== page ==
Empty check-in desks during a strike

Airport staff from all around the country and cabin crews from several major airlines will strike on Sunday, June 4th. Photo by Andre PAIN / AFP

In a separate demonstration, staff from several airlines are set to hold protests on this date.

READ ALSO: Calendar: The transport strikes to expect in Italy this spring

Staff at Spanish airlines Volotea and Vueling, and Air Dolomiti – a subsidiary of Lufthansa operating routes from Germany to 13 different Italian destinations – are expected to take part in a 24-hour nationwide strike.

Meanwhile, ground staff from American Airlines and Emirates are expected to strike for four hours, between 12pm and 4pm.

Flights run by any of these airlines may experience delays or cancellations on the day, though no details have been given yet.

Under Italian law, flights scheduled to leave between 7am and 10am and between 6pm and 9pm are protected from strike action.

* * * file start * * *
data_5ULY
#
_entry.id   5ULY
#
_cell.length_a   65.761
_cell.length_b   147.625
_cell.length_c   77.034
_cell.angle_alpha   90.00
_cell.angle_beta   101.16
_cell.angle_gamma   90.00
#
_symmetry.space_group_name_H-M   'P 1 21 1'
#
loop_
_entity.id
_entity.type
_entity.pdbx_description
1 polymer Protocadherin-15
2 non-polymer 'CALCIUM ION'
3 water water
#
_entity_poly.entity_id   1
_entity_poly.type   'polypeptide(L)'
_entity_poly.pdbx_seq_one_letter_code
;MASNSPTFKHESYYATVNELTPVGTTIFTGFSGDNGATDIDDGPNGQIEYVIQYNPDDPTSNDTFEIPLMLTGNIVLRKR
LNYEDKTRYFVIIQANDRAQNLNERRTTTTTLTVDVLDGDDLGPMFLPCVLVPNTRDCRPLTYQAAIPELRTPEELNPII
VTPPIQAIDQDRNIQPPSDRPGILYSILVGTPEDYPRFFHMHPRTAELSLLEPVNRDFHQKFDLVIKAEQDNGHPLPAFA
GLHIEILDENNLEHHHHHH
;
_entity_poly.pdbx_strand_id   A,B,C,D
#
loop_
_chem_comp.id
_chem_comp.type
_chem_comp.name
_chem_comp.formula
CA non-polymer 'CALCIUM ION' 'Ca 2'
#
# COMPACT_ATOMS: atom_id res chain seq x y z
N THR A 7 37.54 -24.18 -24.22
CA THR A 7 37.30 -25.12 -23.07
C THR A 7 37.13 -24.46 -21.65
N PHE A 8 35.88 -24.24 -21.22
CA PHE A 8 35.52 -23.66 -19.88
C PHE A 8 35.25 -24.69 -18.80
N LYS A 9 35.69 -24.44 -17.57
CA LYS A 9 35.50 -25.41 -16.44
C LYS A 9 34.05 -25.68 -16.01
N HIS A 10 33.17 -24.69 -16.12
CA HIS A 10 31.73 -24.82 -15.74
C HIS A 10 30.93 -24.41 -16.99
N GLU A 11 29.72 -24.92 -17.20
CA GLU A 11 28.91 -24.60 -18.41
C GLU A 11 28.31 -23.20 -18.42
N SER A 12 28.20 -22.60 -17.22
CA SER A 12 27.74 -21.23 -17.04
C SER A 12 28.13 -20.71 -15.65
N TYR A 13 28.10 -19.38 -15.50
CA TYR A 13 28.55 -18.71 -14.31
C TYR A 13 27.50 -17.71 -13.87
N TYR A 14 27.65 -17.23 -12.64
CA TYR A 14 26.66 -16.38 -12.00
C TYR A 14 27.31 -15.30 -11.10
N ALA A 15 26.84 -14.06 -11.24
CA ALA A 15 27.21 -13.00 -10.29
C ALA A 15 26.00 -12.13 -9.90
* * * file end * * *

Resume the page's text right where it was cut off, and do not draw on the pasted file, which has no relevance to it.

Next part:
A full list of guaranteed flights is generally released by Italy’s Civil Aviation Authority (ENAC) on this web page in the days prior to the strike.

Passengers travelling on Sunday, June 4th are strongly advised to check the status of their flight with their airline prior to their journey.

There currently aren’t any national transport strikes scheduled beyond June 4th, though a number of minor local walkouts are scheduled to take place in the following days and weeks. 

You can keep up to date with the latest strike news from Italy HERE.

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Italy hit by rail strikes in protest over fatal train crash

Italy's rail staff were to strike for eight hours on Thursday, November 30th, in a protest over safety after a fatal train crash in Calabria this week.

Italy hit by rail strikes in protest over fatal train crash